The different student groups are identified by the Illinois State Board of Education. If there are a small number of students in a particular group in a school, the state doesn't report data for that group.

Source: Illinois State Board of Education

Math

All Students81%
Female82%
Male80%
Black77%
Asiann/a
Hispanicn/a
Multiracialn/a
Native Americann/a
Native Hawaiian/Pacific Islandern/a
Whiten/a
Low income67%
Non-low income94%
Students with disabilities (IEP)n/a
Students without disabilities86%
English language learnersn/a
Migrantn/a

Reading

All Students72%
Female82%
Male60%
Black62%
Asiann/a
Hispanicn/a
Multiracialn/a
Native Americann/a
Native Hawaiian/Pacific Islandern/a
Whiten/a
Low income60%
Non-low income82%
Students with disabilities (IEP)n/a
Students without disabilities76%
English language learnersn/a
Migrantn/a
Scale: % meeting or exceeding standards

About the tests


In 2012-2013 Illinois used the Illinois Standards Achievement Test (ISAT) to test students in grades 3 through 8 in reading and math, and in grades 4 and 7 in science. The ISAT is a standards-based test, which means it measures how well students are mastering specific skills defined for each grade by the state of Illinois. The goal is for all students to score at or above the state standard.

In 2013 the Illinois State Board of Education raised the performance expectations for the ISAT in reading and math. These expectations have been adjusted to better align with the Common Core State Standards, a multi-state initiative that established year-by-year guidelines outlining the grade-specific skills and content students need to stay on the path to college and career readiness. The higher expectations of the new standards will result in a downward shift of where students rank in meeting or exceeding standards.

The different student groups are identified by the Illinois State Board of Education. If there are a small number of students in a particular group in a school, the state doesn't report data for that group.

Source: Illinois State Board of Education

What is the GreatSchools Rating?

The GreatSchools rating is a simple tool for parents to compare schools based on test scores, student academic growth, and college readiness. It compares schools across the state, where the highest rated schools in the state are designated as “Above Average” and the lowest “Below Average.” It is designed to be a starting point to help parents make baseline comparisons. We always advise parents to visit the school and consider other information on school performance and programs, as well as consider their child's and family's needs as part of the school selection process.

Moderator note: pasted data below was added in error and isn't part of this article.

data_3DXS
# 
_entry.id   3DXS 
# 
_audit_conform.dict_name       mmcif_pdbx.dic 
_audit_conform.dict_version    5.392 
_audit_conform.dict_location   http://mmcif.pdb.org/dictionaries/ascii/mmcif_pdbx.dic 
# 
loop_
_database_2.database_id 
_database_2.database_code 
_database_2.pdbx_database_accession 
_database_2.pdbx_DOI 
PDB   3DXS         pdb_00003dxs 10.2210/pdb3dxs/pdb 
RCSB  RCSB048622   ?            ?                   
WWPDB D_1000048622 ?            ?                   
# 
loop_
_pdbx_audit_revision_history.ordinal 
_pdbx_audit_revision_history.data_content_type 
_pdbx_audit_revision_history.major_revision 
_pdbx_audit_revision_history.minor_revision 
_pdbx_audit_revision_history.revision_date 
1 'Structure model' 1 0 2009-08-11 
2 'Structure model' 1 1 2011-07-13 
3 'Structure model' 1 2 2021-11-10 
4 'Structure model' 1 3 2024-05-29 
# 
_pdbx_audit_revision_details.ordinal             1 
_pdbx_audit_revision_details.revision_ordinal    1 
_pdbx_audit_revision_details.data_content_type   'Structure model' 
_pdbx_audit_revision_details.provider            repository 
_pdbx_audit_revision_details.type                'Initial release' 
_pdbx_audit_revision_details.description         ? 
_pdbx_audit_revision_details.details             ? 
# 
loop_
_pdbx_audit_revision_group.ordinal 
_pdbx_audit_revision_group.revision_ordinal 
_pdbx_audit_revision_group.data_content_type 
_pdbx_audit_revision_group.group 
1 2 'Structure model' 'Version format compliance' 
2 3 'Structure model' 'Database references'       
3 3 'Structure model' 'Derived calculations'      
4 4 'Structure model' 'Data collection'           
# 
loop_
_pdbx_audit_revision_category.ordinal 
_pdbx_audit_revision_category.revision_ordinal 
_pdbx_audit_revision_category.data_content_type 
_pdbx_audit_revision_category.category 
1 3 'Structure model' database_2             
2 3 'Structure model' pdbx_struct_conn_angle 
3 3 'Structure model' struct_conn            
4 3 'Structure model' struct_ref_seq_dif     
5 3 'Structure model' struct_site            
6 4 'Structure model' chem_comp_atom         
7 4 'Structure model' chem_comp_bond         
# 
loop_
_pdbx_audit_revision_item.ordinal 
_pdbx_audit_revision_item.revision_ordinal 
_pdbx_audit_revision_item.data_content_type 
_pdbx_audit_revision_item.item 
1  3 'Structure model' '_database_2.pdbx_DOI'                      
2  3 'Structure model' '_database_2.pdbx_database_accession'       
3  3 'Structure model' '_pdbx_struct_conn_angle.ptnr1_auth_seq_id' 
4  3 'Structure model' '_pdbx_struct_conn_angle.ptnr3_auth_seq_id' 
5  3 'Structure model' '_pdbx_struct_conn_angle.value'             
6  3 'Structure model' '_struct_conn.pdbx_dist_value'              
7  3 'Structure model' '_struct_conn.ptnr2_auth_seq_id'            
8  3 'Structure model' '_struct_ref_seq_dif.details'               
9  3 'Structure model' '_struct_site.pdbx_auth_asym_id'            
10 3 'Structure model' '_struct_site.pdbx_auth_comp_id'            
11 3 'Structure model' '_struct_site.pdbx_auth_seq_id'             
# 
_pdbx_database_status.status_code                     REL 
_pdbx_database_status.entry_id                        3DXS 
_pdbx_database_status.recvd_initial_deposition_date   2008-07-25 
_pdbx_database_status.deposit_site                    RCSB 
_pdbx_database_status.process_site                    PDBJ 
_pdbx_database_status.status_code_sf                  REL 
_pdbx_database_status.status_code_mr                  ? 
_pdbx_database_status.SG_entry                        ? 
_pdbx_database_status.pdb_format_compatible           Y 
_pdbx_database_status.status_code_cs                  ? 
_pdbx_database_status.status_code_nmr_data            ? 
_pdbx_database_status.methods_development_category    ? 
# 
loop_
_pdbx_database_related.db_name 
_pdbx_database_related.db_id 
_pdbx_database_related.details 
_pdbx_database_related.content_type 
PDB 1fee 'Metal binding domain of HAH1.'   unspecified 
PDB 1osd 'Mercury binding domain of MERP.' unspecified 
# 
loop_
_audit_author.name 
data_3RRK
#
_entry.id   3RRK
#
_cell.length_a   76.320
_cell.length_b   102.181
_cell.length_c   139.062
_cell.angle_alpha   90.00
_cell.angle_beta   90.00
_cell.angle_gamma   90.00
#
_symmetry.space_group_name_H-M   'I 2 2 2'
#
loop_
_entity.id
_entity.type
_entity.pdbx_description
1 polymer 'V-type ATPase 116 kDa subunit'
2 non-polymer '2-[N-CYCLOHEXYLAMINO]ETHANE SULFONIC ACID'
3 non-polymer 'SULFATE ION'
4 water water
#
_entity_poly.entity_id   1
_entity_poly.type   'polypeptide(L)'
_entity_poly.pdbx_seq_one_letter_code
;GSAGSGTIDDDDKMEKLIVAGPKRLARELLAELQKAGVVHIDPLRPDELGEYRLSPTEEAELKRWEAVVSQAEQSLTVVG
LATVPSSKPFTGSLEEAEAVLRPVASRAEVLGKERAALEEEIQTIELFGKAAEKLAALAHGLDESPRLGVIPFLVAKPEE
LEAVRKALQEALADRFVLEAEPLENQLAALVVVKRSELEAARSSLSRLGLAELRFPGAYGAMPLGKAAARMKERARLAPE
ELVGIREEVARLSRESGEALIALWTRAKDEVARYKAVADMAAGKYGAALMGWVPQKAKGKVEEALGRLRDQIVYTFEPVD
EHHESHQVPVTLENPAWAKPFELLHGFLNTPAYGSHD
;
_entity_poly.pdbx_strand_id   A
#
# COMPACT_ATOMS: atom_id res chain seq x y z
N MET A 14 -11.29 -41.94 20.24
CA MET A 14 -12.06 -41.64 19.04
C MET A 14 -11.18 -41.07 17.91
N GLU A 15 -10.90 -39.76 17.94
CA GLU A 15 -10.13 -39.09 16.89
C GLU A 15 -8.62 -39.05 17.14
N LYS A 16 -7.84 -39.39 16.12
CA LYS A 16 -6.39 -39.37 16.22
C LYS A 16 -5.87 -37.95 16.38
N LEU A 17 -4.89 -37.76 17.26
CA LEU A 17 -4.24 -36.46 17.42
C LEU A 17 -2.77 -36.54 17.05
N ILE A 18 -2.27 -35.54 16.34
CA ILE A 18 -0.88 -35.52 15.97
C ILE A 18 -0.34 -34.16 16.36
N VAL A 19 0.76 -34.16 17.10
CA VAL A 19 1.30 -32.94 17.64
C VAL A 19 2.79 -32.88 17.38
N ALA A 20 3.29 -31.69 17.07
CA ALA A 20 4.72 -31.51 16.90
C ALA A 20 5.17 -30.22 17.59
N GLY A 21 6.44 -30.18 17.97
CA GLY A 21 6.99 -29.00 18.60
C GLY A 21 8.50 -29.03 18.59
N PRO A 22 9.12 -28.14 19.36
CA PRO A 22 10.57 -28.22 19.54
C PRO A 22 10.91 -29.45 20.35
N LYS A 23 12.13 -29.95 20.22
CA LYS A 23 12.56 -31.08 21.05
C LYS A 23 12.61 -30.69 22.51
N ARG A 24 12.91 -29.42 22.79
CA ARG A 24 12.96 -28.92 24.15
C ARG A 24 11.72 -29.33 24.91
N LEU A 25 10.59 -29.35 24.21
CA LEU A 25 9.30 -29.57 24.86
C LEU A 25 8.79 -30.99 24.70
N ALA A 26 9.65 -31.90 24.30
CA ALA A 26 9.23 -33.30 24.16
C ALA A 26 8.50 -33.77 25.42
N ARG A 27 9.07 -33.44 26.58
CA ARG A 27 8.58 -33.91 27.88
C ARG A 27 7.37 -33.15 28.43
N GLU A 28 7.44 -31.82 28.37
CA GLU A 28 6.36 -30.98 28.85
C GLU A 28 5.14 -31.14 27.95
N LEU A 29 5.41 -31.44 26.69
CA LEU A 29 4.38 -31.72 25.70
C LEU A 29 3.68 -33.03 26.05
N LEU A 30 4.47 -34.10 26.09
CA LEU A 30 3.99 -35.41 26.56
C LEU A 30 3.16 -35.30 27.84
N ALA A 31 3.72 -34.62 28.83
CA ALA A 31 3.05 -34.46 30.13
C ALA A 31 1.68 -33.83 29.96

Above average

Test score rating
Student growth rating

1-3 Below Average

4-7 Average

8-10 Above Average

 

How schools in the state rate:

26%
of schools in the state are Below average
46%
of schools in the state are Average
28%
of schools in the state are Above average

Breaking down the GreatSchools Rating

The graphs below compare this school's results in each area to other schools in the district and state.

Test score rating 20131What's this?

Test score rating examines how students at this school performed on standardized tests compared with other schools in the state.

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1
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8
9
10

Student growth rating 20132What's this?

Student growth rating measures whether students at this school are making academic progress over time. Specifically, the rating looks at how much progress individual students have made on reading and math assessments during the past year or more.

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District
State
1
2
3
4
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7
8
9
10

Math growth at this school

Above average

Reading growth at this school

Above average


1 Test scores are based on 2012-13 ISAT results from the state of Illinois.

2 This rating is based on 2012-13 value table growth scores from the state of Illinois.

Student ethnicity

Ethnicity This school State average
White 42% 51%
Black 29% 18%
Asian or Asian/Pacific Islander 11% 4%
Hispanic 9% 24%
Two or more races 7% 3%
Hawaiian Native/Pacific Islander 1% 0%
American Indian/Alaska Native 0% 0%
Source: NCES, 2011-2012

Oops! We currently do not have any teacher information for this school. We rely on the state Department of Education, the National Center for Education Statistics (NCES), and in some cases school administrators such as registrars and principals for this data.

What makes a great teacher? Study after study shows the single most important factor determining the quality of the education a child receives is the quality of his teacher. Here are some characteristics to look for »

This school has not yet provided program information.


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3701 Davis Street
Skokie, IL 60076
Phone: (847) 859-8440